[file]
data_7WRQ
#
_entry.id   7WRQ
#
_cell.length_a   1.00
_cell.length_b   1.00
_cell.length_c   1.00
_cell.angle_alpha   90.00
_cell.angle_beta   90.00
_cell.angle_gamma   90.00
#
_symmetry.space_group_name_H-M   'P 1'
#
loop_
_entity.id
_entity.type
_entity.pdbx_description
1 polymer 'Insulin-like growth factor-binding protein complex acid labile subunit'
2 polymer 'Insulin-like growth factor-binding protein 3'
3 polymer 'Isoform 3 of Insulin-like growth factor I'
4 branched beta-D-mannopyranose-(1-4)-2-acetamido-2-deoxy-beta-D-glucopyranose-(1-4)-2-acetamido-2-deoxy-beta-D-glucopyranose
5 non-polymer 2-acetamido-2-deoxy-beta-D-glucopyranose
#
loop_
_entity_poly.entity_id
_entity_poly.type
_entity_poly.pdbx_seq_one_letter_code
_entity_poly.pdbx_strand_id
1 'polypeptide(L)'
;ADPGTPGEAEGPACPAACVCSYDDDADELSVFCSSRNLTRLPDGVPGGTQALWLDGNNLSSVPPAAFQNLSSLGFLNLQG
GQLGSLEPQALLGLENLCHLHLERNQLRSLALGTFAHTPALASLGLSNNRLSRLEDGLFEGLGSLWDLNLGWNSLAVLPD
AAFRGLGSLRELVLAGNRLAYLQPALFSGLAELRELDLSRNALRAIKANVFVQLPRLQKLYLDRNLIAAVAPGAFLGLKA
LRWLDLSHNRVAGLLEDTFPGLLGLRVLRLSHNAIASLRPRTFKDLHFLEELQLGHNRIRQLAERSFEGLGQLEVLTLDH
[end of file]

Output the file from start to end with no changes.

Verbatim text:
data_7WRQ
#
_entry.id   7WRQ
#
_cell.length_a   1.00
_cell.length_b   1.00
_cell.length_c   1.00
_cell.angle_alpha   90.00
_cell.angle_beta   90.00
_cell.angle_gamma   90.00
#
_symmetry.space_group_name_H-M   'P 1'
#
loop_
_entity.id
_entity.type
_entity.pdbx_description
1 polymer 'Insulin-like growth factor-binding protein complex acid labile subunit'
2 polymer 'Insulin-like growth factor-binding protein 3'
3 polymer 'Isoform 3 of Insulin-like growth factor I'
4 branched beta-D-mannopyranose-(1-4)-2-acetamido-2-deoxy-beta-D-glucopyranose-(1-4)-2-acetamido-2-deoxy-beta-D-glucopyranose
5 non-polymer 2-acetamido-2-deoxy-beta-D-glucopyranose
#
loop_
_entity_poly.entity_id
_entity_poly.type
_entity_poly.pdbx_seq_one_letter_code
_entity_poly.pdbx_strand_id
1 'polypeptide(L)'
;ADPGTPGEAEGPACPAACVCSYDDDADELSVFCSSRNLTRLPDGVPGGTQALWLDGNNLSSVPPAAFQNLSSLGFLNLQG
GQLGSLEPQALLGLENLCHLHLERNQLRSLALGTFAHTPALASLGLSNNRLSRLEDGLFEGLGSLWDLNLGWNSLAVLPD
AAFRGLGSLRELVLAGNRLAYLQPALFSGLAELRELDLSRNALRAIKANVFVQLPRLQKLYLDRNLIAAVAPGAFLGLKA
LRWLDLSHNRVAGLLEDTFPGLLGLRVLRLSHNAIASLRPRTFKDLHFLEELQLGHNRIRQLAERSFEGLGQLEVLTLDH